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L’ELISIR D’AMORE, by Gaetano Donizetti, had its debut in Milan, Italy, in 1832. Yet this comedy of phoniness promoted by a charlatan of the highest order remains a grand operatic romp today.
Daughter Suz and I had a wonderful time at the Pacific Opera Project production of The Elixir of Love. Those in the Los Angeles area have a chance to see it too, with other 8 p.m. performances running on February 17, 18, 24 and 25, 2017.
Pacific Opera Project has been around since 2011 with the mission of making opera accessible, affordable and entertaining. It accomplishes this in sterling fashion.
The venue for Elixir, like others of POP’s productions, is the Highland Park Ebell Club, established in the early 1900s and serving as a sanctuary locale for suffragettes prior to the 19th Amendment to the U.S. Constitution giving women the right to vote. Today, the Highland Park Ebell Club is a perfect setting for POP’s productions performed in a dinner club setting.
Tables are arranged in concentric semicircles so that everyone is close to the operatic action. Our table, sort of in the second ring, was perhaps 20 ft. from the edge of the stage. A table for two cost $65, and includes a bottle of wine (we chose the Three Wishes California Pinot Grigio), bottled water and a snack tray that could serve as a light dinner for two: salami, pepperoni, cheeses, crackers, lettuce, tomato, berries, nuts, chocolates and dessert.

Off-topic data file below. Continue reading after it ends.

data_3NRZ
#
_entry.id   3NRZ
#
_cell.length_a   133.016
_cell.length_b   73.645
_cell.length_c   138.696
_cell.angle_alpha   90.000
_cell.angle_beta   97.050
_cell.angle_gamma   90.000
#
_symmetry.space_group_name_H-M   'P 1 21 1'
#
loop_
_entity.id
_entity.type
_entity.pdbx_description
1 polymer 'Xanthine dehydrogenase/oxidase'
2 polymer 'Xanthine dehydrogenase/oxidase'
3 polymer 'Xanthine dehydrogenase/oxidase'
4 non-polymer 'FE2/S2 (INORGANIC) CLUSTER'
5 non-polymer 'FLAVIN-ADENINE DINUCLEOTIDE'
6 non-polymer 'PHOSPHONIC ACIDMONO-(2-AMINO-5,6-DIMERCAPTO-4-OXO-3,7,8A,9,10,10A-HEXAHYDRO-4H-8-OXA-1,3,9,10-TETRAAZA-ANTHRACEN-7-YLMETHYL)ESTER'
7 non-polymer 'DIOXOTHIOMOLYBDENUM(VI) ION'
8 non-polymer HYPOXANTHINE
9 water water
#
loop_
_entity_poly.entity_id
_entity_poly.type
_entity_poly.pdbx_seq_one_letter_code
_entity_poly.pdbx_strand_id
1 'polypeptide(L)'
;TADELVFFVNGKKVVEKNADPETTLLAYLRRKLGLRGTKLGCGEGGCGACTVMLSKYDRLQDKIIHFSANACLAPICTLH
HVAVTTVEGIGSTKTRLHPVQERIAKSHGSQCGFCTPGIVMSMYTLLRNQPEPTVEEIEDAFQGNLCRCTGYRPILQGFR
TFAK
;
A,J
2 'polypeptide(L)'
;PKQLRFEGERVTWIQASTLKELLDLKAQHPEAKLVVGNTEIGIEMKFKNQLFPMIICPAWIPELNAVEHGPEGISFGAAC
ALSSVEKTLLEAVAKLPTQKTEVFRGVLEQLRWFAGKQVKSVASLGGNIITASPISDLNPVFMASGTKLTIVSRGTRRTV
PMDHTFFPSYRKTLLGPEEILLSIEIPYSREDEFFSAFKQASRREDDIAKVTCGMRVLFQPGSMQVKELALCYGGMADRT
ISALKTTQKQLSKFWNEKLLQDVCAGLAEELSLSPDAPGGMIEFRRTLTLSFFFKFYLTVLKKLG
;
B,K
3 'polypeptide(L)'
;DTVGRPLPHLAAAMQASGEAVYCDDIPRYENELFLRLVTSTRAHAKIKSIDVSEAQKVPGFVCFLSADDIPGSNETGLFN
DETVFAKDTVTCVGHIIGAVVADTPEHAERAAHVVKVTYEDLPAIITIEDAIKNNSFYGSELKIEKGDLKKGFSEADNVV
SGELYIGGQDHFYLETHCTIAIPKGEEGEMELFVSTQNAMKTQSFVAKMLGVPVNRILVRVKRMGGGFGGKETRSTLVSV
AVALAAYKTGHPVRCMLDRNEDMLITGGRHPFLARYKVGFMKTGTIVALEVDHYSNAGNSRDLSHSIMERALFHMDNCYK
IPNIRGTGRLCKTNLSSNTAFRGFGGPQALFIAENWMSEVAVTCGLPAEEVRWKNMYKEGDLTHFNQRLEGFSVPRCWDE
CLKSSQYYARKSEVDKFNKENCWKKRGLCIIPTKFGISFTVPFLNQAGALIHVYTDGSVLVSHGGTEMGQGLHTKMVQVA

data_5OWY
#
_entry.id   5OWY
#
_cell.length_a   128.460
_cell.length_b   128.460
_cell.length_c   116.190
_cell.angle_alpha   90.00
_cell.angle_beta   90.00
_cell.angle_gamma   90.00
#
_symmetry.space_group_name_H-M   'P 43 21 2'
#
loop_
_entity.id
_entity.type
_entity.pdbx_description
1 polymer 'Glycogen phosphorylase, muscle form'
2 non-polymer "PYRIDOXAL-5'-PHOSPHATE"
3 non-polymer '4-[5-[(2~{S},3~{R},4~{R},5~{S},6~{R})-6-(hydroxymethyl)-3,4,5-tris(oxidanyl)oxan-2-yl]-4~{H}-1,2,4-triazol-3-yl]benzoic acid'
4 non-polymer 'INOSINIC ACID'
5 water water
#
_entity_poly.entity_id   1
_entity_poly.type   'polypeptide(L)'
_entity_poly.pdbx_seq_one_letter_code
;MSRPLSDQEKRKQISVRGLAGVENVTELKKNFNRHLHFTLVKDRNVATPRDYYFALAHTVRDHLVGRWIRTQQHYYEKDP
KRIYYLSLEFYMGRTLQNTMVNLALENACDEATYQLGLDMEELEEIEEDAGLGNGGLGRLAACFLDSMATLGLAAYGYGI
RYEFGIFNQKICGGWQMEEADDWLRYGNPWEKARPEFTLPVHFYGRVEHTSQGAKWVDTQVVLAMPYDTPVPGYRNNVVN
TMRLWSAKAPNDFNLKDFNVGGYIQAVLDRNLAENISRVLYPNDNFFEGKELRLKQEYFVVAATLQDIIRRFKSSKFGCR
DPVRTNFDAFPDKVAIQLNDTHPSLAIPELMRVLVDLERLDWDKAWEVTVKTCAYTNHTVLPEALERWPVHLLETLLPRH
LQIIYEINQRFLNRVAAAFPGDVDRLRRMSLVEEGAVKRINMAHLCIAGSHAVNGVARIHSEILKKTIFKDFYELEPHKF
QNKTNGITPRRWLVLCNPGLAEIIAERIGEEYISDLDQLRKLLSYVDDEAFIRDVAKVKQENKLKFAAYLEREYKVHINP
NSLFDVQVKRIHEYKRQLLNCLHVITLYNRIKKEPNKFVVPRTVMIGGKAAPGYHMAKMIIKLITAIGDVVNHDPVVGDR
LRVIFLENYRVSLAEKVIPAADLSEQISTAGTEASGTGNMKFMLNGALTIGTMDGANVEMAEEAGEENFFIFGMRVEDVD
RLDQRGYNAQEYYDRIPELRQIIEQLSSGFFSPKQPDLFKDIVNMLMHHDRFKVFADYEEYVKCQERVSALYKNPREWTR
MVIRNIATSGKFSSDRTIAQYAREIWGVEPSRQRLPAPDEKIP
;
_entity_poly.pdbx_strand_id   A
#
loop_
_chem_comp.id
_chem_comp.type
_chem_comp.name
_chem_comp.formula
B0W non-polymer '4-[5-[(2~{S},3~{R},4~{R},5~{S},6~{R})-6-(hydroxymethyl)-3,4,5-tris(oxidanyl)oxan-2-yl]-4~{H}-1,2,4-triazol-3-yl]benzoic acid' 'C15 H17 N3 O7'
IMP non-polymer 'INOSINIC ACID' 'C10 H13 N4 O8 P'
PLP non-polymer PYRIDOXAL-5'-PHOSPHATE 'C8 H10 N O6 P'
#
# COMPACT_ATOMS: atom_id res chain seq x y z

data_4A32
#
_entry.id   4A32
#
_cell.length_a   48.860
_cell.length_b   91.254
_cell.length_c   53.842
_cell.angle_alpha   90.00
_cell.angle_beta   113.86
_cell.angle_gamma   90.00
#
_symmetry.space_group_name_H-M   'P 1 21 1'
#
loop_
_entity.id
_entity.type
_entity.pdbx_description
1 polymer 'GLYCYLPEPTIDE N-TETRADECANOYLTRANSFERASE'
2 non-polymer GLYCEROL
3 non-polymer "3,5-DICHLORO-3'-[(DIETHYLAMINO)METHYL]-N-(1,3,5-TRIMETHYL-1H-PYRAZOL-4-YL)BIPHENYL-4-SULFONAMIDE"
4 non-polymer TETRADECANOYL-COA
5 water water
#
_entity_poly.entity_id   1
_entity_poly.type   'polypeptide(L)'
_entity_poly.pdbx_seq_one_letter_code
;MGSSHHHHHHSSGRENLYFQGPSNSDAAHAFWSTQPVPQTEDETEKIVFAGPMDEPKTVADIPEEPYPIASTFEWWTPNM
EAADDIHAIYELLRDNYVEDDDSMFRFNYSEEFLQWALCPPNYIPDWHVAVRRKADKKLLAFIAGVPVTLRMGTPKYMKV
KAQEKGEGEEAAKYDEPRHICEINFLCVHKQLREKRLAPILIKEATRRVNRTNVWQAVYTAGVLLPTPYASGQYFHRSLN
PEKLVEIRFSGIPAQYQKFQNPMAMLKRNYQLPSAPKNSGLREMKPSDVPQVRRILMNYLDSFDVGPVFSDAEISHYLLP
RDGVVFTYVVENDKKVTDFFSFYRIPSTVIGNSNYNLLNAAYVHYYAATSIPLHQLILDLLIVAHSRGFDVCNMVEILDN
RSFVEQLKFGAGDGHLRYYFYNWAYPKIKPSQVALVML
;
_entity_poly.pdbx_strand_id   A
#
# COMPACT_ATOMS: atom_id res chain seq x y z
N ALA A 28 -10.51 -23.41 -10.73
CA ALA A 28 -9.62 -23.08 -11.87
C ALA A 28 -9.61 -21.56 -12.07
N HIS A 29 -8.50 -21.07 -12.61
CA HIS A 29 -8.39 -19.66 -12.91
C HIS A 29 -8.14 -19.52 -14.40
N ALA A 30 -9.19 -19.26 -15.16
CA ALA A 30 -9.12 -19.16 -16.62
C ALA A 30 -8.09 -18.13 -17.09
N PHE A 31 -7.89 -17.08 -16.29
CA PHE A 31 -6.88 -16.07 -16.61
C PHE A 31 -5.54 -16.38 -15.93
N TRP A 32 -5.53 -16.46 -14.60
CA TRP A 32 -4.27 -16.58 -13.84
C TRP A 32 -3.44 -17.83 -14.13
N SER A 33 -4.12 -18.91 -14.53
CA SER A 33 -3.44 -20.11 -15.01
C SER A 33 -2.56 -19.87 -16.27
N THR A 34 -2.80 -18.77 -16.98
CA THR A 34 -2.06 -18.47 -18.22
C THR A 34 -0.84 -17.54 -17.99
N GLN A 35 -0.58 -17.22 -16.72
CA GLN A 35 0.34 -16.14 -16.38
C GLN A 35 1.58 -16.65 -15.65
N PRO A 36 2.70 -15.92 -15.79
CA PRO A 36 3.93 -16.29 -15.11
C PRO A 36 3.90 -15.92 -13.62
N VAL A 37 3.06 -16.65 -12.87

I’ve seen three productions of Elixir, with only the Met HD’s 2012–2013 version set traditionally. Orange County’s Opera Pacific production back in its 2006–2007 season shared POP’s 1950s’ setting of a diner located near a military base.
Nemorino, sung by tenor Kyle Patterson, is a soda jerk smitten by worldly Adina, sung by soprano Amanda Kingston. Bass Andrew Potter portrays Belcore, the wonderfully slick sergeant with the hots for Adina. Adina’s friend Giannetta, sung by soprano Jenna Friedman, is one of a delightful band of bobby-soxers. Bass-baritone Rocky Sellers portrays Dr Dulcamara, his charlatan character made all the more engaging by doses of Elvis and Little Richard.
These cast members are accomplished talents. Sellers, for instance, makes his Tokyo debut later this year. Kingston was a Regional Finalist in the Metropolitan Opera National Council Auditions.
POP productions have orchestral accompaniment, in the case of Elixir, an ensemble of 12 (I believe I counted them all) led by Guest Conductor Nicholas Gilmore in an orchestra pit at the rear of the stage. In 2009, Gilmore received a Kennedy Center American College Theatre Festival Award. He’s now finishing his Doctor of Arts in Orchestral Conducting and Opera Studies at the University of Northern Colorado.
The POP Elixir is sung in Italian, with supertitles projected above the stage. These English renderings of the dialogue are a delight and part of the entertainment. They explain the occasionally madcap goings-on accurately, but not slavishly in exact translation. The audience enjoys added fun in recognizing song titles from past eras.
With hopes that fellow southern Californians might see the remaining POP presentations of Elixir of Love, I’ve purposely avoided an extensive plot summary. Imagine, though, a phony love potion, an inheritance from an uncle’s demise known only to some, a rascally con artist—and a happy ending for all. ds
© Dennis Simanaitis, SimanaitisSays.com, 2017